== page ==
4 SI* (MODERN METRIC) CONVERSION FACTORS APPROXIMATE CONVERSIONS TO SI UNITS Symbol When You Know Multiply By To Find Symbol LENGTH in inches 25.4 millimeters mm ft feet meters m yd yards meters m mi miles 1.61 kilometers km AREA in 2 square inches square millimeters mm 2 ft 2 square feet square meters m 2 yd 2 square yard square meters m 2 ac acres hectares ha mi 2 square miles 2.59 square kilometers km 2 VOLUME fl oz fluid ounces milliliters ml gal gallons liters L ft 3 cubic feet cubic meters m 3 yd 3 cubic yards cubic meters m 3 NOTE: volumes greater than 1000 L shall be shown in m 3 MASS oz ounces grams g lb pounds kilograms kg T short tons (2000 lb) megagrams (or "metric ton") Mg (or "t") TEMPERATURE (exact degrees) o F Fahrenheit 5 (F-32)/9 Celsius or (F-32)/1.8 ILLUMINATION fc foot-candles lux lx fl foot-lamberts candela/m 2 cd/m 2 FORCE and PRESSURE or STRESS lbf poundforce 4.45 newtons N lbf/in 2 poundforce per square inch 6.89 kilopascals kpa APPROXIMATE CONVERSIONS FROM SI UNITS Symbol When You Know Multiply By To Find Symbol LENGTH mm millimeters inches in m meters 3.28 feet ft m meters 1.09 yards yd km kilometers miles mi AREA mm 2 square millimeters square inches in 2 m 2 square meters square feet ft 2 m 2 square meters square yards yd 2 ha hectares 2.47 acres ac km 2 square kilometers square miles mi 2 VOLUME ml milliliters fluid ounces fl oz L liters gallons gal m 3 cubic meters cubic feet ft 3 m 3 cubic meters cubic yards yd 3 MASS g grams ounces oz kg kilograms pounds lb Mg (or "t") megagrams (or "metric ton") short tons (2000 lb) T TEMPERATURE (exact degrees) o C Celsius 1.8C+32 Fahrenheit o F ILLUMINATION lx lux foot-candles fc cd/m 2 candela/m foot-lamberts fl FORCE and PRESSURE or STRESS N newtons poundforce lbf kpa kilopascals poundforce per square inch lbf/in 2 *SI is the symbol for th International System of Units. Appropriate rounding should be made to comply with Section 4 of ASTM E380. e (Revised March 2003) o C

5 Table of Contents 1. Acknowledgements Executive Summary... Error! Bookmark not defined. 3. STRUCTURAL HEALTH MONITORING SYSTEM OVERVIEW Fiber Optic Cable Fiber Bragg Gating Fiber Optic Sensor Arrays Advantages of Fiber Optic Sensors a) Stability b) Non-conductive c) Convenience LIST OF FIGURES Figure 1. System Configuration 5 Figure 2. Fiber Optics 6 Figure 3. Light Transmission in Fiber Optic Cable 6 Figure 4. Fiber Bragg Gating 7 Figure 5. Core Refractive Index 7 Figure 6. Fiber Bragg Gating Light Reflection 8 Figure 7. Fiber Strain & Corresponding Wavelength Change 8 Figure 8. Seven Fiber Optic Sensors in One Array 10 1 P age

6 1. ACKNOWLEDGEMENTS We want to thank the contributions by Alaska Department of Transportation & Public Facilities (AKDOT&PF) Research Section and AKDOT&PF Bridge Design for assistance and help in making this research possible. We want to thank Angela Parsons (AKDOT&PF) who made it possible for this difficult research project to be permitted so that work could begin within two months of the project proposal being accepted for implementation. Further, the authors want to thank Clint Adler (AKDOT&PF Research) and Drew Sielbach (Bridge Management Engineer), Gary Scarbough (Bridge Inspection Manager), Elmer Marx (Senior Bridge Engineer), and Richard Pratt (Chief Bridge Engineer) at AKDOT&PF Bridge Design. We also want to thank the contributions by Kathy Peterson, Diane Wallace and Billy Connor at the Alaska University Transportation Center (AUTC). The efforts by Sandra Boatwright and Fran Peterson at the Institute of Northern Engineering (INE) were essential to the success of this research. We also want to acknowledge the contributions by the Civil and Environmental Engineering Department in the College of Engineering and Mines at the University of Alaska Fairbanks. 2 P age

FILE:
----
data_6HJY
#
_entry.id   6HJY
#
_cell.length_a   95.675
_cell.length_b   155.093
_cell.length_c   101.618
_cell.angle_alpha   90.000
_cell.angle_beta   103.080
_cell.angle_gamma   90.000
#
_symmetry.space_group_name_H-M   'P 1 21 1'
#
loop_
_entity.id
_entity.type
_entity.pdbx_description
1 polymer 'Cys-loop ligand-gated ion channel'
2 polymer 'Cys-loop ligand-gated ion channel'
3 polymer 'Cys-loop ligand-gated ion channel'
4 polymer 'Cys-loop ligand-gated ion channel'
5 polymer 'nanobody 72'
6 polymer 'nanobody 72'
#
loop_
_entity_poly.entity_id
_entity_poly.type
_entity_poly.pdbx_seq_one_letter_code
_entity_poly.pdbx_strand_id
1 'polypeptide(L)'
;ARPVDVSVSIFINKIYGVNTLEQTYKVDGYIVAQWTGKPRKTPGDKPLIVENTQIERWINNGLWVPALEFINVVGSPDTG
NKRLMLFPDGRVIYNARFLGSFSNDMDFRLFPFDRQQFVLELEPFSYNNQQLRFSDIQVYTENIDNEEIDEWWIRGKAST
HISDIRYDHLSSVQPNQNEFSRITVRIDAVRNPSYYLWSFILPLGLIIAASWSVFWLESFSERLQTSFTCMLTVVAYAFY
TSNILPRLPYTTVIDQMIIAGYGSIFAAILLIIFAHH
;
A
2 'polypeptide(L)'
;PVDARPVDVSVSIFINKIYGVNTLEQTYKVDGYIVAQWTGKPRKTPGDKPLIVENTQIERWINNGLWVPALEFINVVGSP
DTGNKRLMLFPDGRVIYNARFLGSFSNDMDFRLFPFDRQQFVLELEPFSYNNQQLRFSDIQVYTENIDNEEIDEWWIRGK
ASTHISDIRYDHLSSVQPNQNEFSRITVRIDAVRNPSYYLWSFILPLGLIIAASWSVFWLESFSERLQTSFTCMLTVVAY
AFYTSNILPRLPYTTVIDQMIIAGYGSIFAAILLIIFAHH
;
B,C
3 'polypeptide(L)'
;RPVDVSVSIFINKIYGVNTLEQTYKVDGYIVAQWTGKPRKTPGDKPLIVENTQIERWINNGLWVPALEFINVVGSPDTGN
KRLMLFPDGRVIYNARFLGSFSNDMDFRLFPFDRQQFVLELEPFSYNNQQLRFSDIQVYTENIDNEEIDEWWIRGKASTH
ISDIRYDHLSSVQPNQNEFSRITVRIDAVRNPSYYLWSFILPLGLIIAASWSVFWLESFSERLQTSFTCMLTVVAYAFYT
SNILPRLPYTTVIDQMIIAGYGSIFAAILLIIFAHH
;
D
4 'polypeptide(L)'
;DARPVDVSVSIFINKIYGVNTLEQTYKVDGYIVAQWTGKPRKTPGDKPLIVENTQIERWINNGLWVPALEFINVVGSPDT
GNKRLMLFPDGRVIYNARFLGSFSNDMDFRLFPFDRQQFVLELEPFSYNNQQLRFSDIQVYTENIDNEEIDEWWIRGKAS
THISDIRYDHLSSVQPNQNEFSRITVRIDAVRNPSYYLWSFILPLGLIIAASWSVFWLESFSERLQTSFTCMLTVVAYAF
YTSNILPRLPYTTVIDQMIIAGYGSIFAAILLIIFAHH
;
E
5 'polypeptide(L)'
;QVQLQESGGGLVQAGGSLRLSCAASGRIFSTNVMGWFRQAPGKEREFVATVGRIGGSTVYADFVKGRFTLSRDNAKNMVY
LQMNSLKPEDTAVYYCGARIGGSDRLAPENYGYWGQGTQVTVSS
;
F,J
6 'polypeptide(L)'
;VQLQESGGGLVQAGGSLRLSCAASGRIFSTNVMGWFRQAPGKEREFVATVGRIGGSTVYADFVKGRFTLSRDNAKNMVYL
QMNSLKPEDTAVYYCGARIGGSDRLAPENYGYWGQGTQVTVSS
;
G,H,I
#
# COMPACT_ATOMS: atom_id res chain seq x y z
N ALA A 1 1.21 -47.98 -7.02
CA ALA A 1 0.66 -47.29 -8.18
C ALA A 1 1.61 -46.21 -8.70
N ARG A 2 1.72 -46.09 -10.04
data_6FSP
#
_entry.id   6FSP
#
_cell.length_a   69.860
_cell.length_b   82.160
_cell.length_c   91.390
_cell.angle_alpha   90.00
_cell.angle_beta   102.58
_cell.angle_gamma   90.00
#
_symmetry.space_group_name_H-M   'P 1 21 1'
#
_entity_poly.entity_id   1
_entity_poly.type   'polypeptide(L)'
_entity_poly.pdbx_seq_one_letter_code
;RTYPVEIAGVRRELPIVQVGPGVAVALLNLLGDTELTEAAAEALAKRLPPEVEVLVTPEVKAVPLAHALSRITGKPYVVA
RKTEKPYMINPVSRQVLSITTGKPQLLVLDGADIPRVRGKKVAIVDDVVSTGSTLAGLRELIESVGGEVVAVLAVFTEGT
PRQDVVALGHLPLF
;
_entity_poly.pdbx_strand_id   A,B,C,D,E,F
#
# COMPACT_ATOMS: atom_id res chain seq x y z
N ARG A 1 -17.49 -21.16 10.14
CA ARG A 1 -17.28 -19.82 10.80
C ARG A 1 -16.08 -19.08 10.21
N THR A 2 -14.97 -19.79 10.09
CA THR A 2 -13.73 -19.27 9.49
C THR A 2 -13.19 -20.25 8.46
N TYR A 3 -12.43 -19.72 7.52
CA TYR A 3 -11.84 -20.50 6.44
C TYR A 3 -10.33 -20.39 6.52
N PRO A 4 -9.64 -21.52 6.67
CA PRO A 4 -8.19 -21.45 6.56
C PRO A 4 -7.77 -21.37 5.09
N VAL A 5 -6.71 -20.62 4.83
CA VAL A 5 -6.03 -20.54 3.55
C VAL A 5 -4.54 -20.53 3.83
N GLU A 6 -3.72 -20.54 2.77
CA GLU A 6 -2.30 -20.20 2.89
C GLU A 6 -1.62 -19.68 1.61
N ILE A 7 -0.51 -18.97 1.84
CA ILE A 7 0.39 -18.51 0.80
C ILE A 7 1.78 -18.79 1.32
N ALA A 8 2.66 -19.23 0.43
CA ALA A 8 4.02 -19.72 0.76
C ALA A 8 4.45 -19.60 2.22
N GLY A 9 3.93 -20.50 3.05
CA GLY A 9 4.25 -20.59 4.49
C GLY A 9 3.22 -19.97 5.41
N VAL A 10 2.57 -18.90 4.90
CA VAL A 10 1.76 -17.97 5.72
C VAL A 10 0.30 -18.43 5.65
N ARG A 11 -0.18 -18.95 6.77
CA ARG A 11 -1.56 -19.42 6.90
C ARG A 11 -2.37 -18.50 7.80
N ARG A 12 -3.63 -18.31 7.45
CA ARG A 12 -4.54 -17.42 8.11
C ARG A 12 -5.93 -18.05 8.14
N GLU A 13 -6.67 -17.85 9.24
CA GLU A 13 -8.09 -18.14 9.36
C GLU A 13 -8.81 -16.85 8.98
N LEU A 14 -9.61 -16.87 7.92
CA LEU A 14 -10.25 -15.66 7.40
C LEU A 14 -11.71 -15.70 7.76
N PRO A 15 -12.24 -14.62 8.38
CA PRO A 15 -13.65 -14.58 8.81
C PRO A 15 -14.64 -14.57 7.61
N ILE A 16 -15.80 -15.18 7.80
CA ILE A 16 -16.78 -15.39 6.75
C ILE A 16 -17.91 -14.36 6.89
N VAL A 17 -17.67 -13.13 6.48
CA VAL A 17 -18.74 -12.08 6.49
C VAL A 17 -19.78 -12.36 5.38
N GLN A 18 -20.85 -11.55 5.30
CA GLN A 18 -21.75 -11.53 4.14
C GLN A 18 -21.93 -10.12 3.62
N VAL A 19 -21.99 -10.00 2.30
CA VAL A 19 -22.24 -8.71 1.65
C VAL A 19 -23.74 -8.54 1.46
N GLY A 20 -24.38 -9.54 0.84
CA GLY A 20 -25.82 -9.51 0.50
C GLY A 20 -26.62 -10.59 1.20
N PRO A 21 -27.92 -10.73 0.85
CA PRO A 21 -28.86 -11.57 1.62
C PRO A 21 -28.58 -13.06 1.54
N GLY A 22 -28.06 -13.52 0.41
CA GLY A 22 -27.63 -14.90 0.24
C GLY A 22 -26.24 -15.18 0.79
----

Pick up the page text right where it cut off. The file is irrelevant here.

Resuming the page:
7 2. EXECUTIVE SUMMARY In July of 2012, Alaska University Transportation Center (AUTC) was invited by Chandler Monitoring Systems Inc. (CMS) to Atlanta, Georgia to provide training: a) in the operation of structural health monitoring systems and b) sensor installation. The objective of this trip was to develop a thorough understanding of fiber optic sensing technology, data acquisition software and the installation and maintenance of the system as a whole. While in Georgia, the AUTC group, comprised of AUTC s Associate Director Dr. J. Leroy Hulsey, Ph.D. student Feng Xiao and undergraduate student Patrick Brandon worked closely with CMS and Micron Optics, the developers of the strain gauges, data acquisition hardware and software to develop a structural health monitoring (SHM) system that would meet the needs of the Chulitna River Bridge SHM Project. AUTC met with CMS in mid-july at their headquarters outside Atlanta. The first three days of training consisted of covering the fundamental theories behind fiber optic sensing systems. Once the AUTC team had developed a basic understanding of the system, CMS gave the team members hands on training including fiber splicing, sensor installation and sensor calibration. AUTC also toured the Micron Optics manufacturing facility in Atlanta Georgia. Micron Optics was the manufacturer selected to provide the strain gauges, interrogator, multiplexer and the data acquisition software called IntelliOptics. The following report outlines the selected structural health monitoring system configuration and a description of how t optic sensing technology is used to monitor bridge behavior. 3 P age